Another area of comics that I absolutely enjoy is today's focus on superheroes as godlike figures and deities. In 2013's "Man of Steel," the film heavily deals with how humankind could respond to the idea of a godlike figure living among us. In 2015's "Age of Ultron," the film deals with the consequences of what happens when man tries to play God when creating super intelligent beings. There is something very interesting when villains and even heroes become or are viewed more than just people with power, but gods. One of these moments that greatly blew my mind was Lex Luthor's speech to Superman in "Batman v. Superman: Dawn of Justice" (2016). While they're standing on top of the villain's headquarters, LexCorp Tower, he says, "What we call God depends upon our tribe... because God is tribal, God takes sides! No man in the sky intervened when I was a boy to deliver me from daddy's fist and abominations. I figured out way back if God is all-powerful, He cannot be all good. And if He is all good, then He cannot be all-powerful. And neither can you be." My mouth dropped as I began to really think about those words and just how people would view superheroes let alone the idea of God himself. This is starting to become a large topic in comic book literature, both on the pages and in film, a topic that is a particular favorite of mine.

Superhero comic books have been around for over 70 years and continue to be popular today. To say, however, that comics are meant for children simply because they have pictures or do not deal with in-depth topics (which they do) is a large understatement. There are a large amount of comic storylines and films that deal more than just with good vs. evil. They deal with ethics, politics, relativism, the multiverse theory, alternate universes, time barriers, and more. The same way that novels deal with certain topics and character development — whatever the genre may be — comic books do the same. It is because of comic books that I have been able analyze communication patterns, how tragedy shapes one's character, stances on certain ethical beliefs, and more and to be honest, I would not trade these comics for anything.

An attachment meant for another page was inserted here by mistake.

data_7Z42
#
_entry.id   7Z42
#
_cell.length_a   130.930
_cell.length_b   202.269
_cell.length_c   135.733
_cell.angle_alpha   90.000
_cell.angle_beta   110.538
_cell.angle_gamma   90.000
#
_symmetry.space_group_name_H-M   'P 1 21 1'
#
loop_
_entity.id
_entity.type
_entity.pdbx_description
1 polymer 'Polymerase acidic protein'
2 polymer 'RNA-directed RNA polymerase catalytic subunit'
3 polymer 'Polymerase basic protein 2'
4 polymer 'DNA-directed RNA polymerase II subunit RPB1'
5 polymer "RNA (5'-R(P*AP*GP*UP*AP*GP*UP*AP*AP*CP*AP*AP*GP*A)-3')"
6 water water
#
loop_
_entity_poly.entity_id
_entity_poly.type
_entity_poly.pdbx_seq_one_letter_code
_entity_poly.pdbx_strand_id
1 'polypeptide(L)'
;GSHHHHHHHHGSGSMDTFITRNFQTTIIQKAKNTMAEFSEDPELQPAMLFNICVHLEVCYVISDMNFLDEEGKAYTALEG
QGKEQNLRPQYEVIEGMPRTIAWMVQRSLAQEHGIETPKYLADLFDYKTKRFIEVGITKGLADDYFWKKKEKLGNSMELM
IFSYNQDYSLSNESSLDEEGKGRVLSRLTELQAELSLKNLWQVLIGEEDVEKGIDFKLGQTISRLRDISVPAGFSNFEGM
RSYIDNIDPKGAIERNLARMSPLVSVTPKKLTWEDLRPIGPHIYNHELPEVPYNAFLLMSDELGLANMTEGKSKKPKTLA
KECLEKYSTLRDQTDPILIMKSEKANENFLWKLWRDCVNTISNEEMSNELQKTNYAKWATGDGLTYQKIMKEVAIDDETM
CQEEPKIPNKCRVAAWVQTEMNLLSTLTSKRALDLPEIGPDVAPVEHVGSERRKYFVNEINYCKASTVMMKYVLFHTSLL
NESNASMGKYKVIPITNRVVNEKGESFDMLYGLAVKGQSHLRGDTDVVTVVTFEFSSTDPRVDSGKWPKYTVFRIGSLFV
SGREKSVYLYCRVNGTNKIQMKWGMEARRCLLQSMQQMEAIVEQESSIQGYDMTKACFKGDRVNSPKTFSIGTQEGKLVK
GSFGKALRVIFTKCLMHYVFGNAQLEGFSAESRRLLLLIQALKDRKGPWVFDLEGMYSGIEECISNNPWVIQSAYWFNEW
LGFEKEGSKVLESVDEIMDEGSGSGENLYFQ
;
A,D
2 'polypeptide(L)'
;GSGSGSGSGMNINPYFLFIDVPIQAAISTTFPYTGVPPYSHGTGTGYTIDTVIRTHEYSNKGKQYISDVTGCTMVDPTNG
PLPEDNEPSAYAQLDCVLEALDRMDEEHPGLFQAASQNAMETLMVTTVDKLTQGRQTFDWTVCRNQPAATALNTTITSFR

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This article has not been reviewed by Odyssey HQ and solely reflects the ideas and opinions of the creator.